Taking in a spectacular sunset from a remote beach on the coast of Southern Oregon, I closed my eyes, tuning in to the rhythmic lapping of waves against the shoreline.
For the first time in months, I felt relaxed. Observing the order of nature reassures me all is not lost to the actions and attitudes of us humans.
But the contentment I felt was convoluted by another emotion, one that made me question my presence at the beach altogether.
It had been gnawing at me all week.
This sunset was a dream trip finale after ten days traveling the West Coast with Cassie the Dog in my VW van. But moments of pristine peace were disturbed by the underlying feeling I was doing something wrong.
This sense of shame has held me back, made me hesitant to write or talk about the trip. I’m worried I’ll seem reckless, inconsiderate, or much worse…hypocritical.
Pre-pandemic, I’d have jumped at the chance to share photos of picnics, Redwood hikes, and goofy misadventures of road life. (like accidentally stealing decor from my hotel room￼, or getting chased from a river swimming hole by a 5-inch snake.)
But beneath the glare of 2020, through the lens of COVID 19, my enthusiasm for chronicling adventures and posting them to the public domain has been muted.
Driving south, I cowered under freeway billboards which admonished (seemingly directly at me) “Stay Home, Save Lives.”
I didn’t heed the warning.
Now that I’m home and have seen news of virus cases skyrocketing all over the country, I’m even more conflicted.
I’m afraid of being judged. Afraid friends won’t understand why I canceled plans with them but took this trip.
I’m afraid I’ve contributed to the problem instead of helping.
As a nurse, I feel an ethical obligation to role model the highest level of caution: either go to work and save lives or stay home and save lives. Nothing in between.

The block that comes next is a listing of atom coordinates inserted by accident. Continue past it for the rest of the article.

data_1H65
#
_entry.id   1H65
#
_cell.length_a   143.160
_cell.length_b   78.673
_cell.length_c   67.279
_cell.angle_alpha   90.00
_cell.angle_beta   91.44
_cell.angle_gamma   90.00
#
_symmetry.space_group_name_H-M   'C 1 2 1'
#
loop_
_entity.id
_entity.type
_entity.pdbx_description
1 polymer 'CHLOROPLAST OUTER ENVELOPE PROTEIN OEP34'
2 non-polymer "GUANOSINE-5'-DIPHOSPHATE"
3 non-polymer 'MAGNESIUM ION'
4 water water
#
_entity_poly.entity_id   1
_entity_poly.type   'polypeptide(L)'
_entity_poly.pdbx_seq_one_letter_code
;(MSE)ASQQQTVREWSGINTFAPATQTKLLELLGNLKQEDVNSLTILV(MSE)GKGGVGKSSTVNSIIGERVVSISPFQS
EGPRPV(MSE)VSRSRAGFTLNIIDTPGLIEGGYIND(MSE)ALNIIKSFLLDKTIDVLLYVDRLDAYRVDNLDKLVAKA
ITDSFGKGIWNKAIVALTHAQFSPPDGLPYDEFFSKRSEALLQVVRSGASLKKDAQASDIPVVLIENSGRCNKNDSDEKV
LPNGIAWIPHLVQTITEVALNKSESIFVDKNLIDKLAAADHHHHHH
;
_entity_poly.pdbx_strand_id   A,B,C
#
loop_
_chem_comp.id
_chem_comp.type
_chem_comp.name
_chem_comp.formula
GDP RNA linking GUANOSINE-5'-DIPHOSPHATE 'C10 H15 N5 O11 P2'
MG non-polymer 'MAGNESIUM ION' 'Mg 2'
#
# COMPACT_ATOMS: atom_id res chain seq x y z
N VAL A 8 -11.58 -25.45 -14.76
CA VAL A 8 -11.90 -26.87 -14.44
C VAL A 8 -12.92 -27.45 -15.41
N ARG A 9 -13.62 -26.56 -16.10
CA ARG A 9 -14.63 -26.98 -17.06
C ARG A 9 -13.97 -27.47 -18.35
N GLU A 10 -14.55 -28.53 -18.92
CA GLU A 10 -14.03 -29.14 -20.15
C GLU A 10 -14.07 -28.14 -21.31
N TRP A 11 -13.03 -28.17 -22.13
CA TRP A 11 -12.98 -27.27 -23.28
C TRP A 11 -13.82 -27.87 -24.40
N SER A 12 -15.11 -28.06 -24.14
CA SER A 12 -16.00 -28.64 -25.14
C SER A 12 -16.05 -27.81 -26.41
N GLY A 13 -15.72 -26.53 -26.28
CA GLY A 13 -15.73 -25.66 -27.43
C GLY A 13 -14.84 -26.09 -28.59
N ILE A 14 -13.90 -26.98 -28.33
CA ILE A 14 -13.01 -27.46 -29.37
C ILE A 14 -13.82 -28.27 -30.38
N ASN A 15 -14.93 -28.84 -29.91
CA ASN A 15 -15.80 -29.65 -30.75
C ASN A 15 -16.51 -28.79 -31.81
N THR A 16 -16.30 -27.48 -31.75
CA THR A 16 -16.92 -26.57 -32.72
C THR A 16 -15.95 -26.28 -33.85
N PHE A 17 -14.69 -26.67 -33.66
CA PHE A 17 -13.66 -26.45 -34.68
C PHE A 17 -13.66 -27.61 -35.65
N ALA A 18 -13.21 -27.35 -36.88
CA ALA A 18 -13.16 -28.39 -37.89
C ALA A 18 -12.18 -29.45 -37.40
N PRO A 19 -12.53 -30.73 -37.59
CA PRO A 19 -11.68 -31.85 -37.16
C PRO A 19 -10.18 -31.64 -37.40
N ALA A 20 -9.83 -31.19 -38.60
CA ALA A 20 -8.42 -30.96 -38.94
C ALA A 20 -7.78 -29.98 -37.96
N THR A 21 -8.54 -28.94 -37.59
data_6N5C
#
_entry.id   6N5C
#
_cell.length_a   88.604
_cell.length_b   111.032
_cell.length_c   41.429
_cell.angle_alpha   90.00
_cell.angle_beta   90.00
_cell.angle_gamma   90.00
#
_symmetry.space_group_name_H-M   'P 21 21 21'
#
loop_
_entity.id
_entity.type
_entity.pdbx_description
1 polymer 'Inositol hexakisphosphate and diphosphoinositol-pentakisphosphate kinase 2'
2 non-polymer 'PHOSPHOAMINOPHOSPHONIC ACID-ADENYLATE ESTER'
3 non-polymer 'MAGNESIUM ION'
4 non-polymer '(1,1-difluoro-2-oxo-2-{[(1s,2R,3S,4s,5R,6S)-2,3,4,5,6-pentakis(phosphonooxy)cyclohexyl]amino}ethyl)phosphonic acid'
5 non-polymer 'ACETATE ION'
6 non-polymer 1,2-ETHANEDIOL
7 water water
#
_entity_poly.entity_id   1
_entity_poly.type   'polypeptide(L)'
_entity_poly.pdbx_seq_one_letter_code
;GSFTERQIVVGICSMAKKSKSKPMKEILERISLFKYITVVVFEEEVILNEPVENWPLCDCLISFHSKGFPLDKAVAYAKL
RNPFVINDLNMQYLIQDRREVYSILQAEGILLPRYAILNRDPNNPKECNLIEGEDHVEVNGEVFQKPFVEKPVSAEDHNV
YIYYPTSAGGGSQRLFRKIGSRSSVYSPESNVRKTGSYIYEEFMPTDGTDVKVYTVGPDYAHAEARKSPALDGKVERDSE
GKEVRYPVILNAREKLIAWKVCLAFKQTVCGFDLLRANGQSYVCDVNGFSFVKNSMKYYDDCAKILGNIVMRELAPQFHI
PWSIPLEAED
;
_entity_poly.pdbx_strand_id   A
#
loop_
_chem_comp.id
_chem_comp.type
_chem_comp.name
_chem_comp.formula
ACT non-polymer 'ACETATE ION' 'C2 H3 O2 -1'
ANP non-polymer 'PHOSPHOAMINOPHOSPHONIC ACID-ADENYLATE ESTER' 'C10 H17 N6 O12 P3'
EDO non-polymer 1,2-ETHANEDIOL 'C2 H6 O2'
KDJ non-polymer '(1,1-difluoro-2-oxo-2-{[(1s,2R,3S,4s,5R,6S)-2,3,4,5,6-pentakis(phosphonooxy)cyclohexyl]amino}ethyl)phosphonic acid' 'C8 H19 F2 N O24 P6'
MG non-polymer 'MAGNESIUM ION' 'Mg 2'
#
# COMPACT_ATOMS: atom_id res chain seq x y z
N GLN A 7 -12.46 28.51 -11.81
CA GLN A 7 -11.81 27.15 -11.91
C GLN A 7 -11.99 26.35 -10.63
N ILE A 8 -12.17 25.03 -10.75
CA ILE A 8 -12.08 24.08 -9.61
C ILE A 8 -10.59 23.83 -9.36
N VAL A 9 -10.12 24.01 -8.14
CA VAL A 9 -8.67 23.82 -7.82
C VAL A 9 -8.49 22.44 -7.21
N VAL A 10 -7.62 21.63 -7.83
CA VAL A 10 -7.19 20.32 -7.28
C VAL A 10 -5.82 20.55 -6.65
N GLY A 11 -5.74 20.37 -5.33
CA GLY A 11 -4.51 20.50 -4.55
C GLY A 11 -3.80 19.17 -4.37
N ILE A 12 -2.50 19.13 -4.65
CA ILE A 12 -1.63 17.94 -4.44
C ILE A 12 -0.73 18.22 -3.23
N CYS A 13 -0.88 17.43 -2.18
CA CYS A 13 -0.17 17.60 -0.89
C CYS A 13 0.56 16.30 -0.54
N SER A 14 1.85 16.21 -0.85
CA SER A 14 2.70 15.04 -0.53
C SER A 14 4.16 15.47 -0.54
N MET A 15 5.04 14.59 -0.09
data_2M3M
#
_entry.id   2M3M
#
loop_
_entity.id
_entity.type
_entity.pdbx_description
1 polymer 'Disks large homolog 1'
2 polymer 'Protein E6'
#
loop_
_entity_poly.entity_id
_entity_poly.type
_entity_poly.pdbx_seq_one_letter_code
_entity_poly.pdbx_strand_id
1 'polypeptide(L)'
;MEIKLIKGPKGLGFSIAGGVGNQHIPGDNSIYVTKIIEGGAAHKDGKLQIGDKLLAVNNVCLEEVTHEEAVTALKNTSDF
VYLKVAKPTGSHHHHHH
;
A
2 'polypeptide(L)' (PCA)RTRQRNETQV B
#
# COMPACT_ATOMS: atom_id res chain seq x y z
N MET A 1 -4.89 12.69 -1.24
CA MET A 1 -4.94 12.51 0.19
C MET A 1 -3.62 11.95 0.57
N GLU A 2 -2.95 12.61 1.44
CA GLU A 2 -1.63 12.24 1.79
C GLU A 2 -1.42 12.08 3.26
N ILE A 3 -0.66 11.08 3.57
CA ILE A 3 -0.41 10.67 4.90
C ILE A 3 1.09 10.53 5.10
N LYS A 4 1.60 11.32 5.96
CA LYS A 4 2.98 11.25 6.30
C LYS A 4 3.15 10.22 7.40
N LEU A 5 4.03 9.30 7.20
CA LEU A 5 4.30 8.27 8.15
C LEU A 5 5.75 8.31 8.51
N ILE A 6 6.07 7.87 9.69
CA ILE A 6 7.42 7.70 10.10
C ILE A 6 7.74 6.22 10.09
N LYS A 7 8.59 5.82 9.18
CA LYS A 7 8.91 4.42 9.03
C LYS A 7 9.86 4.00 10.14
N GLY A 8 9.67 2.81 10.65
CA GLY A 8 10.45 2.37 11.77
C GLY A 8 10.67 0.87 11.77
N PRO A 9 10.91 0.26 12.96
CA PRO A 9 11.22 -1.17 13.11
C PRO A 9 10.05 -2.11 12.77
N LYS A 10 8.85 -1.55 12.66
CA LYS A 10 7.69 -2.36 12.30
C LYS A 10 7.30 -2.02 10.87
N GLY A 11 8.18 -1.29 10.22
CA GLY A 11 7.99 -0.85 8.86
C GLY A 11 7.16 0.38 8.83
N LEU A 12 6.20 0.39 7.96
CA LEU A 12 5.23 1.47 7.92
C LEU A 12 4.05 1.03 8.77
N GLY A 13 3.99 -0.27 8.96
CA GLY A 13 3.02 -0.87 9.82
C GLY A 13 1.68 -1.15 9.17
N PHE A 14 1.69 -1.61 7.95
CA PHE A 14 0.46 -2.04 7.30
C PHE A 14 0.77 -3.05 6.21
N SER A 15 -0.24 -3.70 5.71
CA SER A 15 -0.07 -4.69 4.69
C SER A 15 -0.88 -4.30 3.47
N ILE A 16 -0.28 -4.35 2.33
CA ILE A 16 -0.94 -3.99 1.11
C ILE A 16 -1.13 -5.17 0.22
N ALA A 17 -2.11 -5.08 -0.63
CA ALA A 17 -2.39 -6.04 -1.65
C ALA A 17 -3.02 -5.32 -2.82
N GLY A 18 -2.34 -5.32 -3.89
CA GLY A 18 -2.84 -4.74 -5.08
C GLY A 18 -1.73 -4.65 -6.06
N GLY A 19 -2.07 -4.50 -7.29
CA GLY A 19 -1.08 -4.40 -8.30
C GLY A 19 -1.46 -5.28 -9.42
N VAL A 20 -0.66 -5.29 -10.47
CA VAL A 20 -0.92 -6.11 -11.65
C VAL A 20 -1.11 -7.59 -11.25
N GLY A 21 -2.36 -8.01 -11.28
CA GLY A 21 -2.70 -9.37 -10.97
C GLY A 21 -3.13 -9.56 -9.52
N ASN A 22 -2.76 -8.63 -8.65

Yet, I’m human. I need self-care. I need family. I need work-life balance.
Honestly, I needed a break.
Let me insert a disclaimer here, a feeble attempt to assuage my guilt.
For what it’s worth, I was not in any patient rooms that were COVID positive for over a week prior to travel. I was tested for the antibody, which came back negative. (Though the accuracy of these tests is poor and the implications unclear.)
I was essentially self-contained in my vehicle the majority of the time. I only ate at restaurants outdoors, I didn’t join groups or gatherings, I was masked for the entirety and sanitized my hands regularly.
This trip was not mandatory nor was it an emergency, but it wasn’t pure hedonism either. I visited San Diego to have my van camper top refurbished (how I damaged the original in a parking garage in Whistler is a somewhat shame-inducing story itself!) The trip was initially planned for April – and of course – was canceled.
I definitely appreciate how trivial this is compared to major life events so many have canceled – weddings, surgeries, anniversary vacations to Iceland (my heart broke for this friend!), first birthdays for a first child.
And, I’ve had my share of disheartening cancellations: the annual soul-replenishing retreat at Salt Spring Island (should be there today!), Disneyland with my kid (our first trip together in 4 years), Hawaii with my best girlfriends…
Sacrifices have been made by all.